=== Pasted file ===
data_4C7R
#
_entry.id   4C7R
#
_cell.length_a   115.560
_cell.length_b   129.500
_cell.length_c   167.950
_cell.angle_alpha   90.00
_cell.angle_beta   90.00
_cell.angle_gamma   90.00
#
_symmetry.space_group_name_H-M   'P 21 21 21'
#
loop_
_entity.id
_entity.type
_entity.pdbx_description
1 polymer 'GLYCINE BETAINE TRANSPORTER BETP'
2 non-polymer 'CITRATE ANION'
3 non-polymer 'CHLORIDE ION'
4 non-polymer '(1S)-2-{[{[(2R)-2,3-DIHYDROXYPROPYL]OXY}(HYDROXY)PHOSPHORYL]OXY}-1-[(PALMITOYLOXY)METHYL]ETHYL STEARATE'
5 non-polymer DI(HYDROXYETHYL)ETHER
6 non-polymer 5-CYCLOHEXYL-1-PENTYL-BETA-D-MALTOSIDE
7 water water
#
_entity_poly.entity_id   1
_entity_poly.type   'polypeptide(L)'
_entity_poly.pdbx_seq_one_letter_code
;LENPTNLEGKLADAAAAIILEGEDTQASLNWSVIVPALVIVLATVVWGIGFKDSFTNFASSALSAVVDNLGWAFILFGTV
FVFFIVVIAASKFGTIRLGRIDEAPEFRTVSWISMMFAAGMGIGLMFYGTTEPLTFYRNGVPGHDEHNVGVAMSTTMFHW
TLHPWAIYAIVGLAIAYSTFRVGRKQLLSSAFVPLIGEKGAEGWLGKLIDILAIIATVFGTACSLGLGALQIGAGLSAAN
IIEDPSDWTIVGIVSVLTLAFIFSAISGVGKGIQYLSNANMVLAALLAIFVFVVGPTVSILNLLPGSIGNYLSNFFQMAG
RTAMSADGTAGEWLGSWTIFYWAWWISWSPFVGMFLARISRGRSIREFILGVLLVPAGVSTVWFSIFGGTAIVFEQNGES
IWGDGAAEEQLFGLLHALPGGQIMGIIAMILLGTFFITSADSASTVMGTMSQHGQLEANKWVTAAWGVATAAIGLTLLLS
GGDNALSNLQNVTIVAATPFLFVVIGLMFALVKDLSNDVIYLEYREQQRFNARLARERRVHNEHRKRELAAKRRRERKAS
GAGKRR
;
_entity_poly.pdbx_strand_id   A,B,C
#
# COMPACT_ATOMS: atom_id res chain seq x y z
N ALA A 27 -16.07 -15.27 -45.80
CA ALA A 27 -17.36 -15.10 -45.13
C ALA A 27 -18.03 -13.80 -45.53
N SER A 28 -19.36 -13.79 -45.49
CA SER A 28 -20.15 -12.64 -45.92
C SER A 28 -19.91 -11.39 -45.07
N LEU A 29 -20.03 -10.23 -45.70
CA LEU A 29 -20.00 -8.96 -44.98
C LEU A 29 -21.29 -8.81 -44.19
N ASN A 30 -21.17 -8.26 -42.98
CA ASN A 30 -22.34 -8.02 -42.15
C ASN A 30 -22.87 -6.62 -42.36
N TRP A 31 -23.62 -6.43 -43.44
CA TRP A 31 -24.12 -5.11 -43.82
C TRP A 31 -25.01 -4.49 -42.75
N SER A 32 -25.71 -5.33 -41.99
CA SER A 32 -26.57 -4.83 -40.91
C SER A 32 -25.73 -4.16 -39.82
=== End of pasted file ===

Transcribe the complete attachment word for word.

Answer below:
data_4C7R
#
_entry.id   4C7R
#
_cell.length_a   115.560
_cell.length_b   129.500
_cell.length_c   167.950
_cell.angle_alpha   90.00
_cell.angle_beta   90.00
_cell.angle_gamma   90.00
#
_symmetry.space_group_name_H-M   'P 21 21 21'
#
loop_
_entity.id
_entity.type
_entity.pdbx_description
1 polymer 'GLYCINE BETAINE TRANSPORTER BETP'
2 non-polymer 'CITRATE ANION'
3 non-polymer 'CHLORIDE ION'
4 non-polymer '(1S)-2-{[{[(2R)-2,3-DIHYDROXYPROPYL]OXY}(HYDROXY)PHOSPHORYL]OXY}-1-[(PALMITOYLOXY)METHYL]ETHYL STEARATE'
5 non-polymer DI(HYDROXYETHYL)ETHER
6 non-polymer 5-CYCLOHEXYL-1-PENTYL-BETA-D-MALTOSIDE
7 water water
#
_entity_poly.entity_id   1
_entity_poly.type   'polypeptide(L)'
_entity_poly.pdbx_seq_one_letter_code
;LENPTNLEGKLADAAAAIILEGEDTQASLNWSVIVPALVIVLATVVWGIGFKDSFTNFASSALSAVVDNLGWAFILFGTV
FVFFIVVIAASKFGTIRLGRIDEAPEFRTVSWISMMFAAGMGIGLMFYGTTEPLTFYRNGVPGHDEHNVGVAMSTTMFHW
TLHPWAIYAIVGLAIAYSTFRVGRKQLLSSAFVPLIGEKGAEGWLGKLIDILAIIATVFGTACSLGLGALQIGAGLSAAN
IIEDPSDWTIVGIVSVLTLAFIFSAISGVGKGIQYLSNANMVLAALLAIFVFVVGPTVSILNLLPGSIGNYLSNFFQMAG
RTAMSADGTAGEWLGSWTIFYWAWWISWSPFVGMFLARISRGRSIREFILGVLLVPAGVSTVWFSIFGGTAIVFEQNGES
IWGDGAAEEQLFGLLHALPGGQIMGIIAMILLGTFFITSADSASTVMGTMSQHGQLEANKWVTAAWGVATAAIGLTLLLS
GGDNALSNLQNVTIVAATPFLFVVIGLMFALVKDLSNDVIYLEYREQQRFNARLARERRVHNEHRKRELAAKRRRERKAS
GAGKRR
;
_entity_poly.pdbx_strand_id   A,B,C
#
# COMPACT_ATOMS: atom_id res chain seq x y z
N ALA A 27 -16.07 -15.27 -45.80
CA ALA A 27 -17.36 -15.10 -45.13
C ALA A 27 -18.03 -13.80 -45.53
N SER A 28 -19.36 -13.79 -45.49
CA SER A 28 -20.15 -12.64 -45.92
C SER A 28 -19.91 -11.39 -45.07
N LEU A 29 -20.03 -10.23 -45.70
CA LEU A 29 -20.00 -8.96 -44.98
C LEU A 29 -21.29 -8.81 -44.19
N ASN A 30 -21.17 -8.26 -42.98
CA ASN A 30 -22.34 -8.02 -42.15
C ASN A 30 -22.87 -6.62 -42.36
N TRP A 31 -23.62 -6.43 -43.44
CA TRP A 31 -24.12 -5.11 -43.82
C TRP A 31 -25.01 -4.49 -42.75
N SER A 32 -25.71 -5.33 -41.99
CA SER A 32 -26.57 -4.83 -40.91
C SER A 32 -25.73 -4.16 -39.82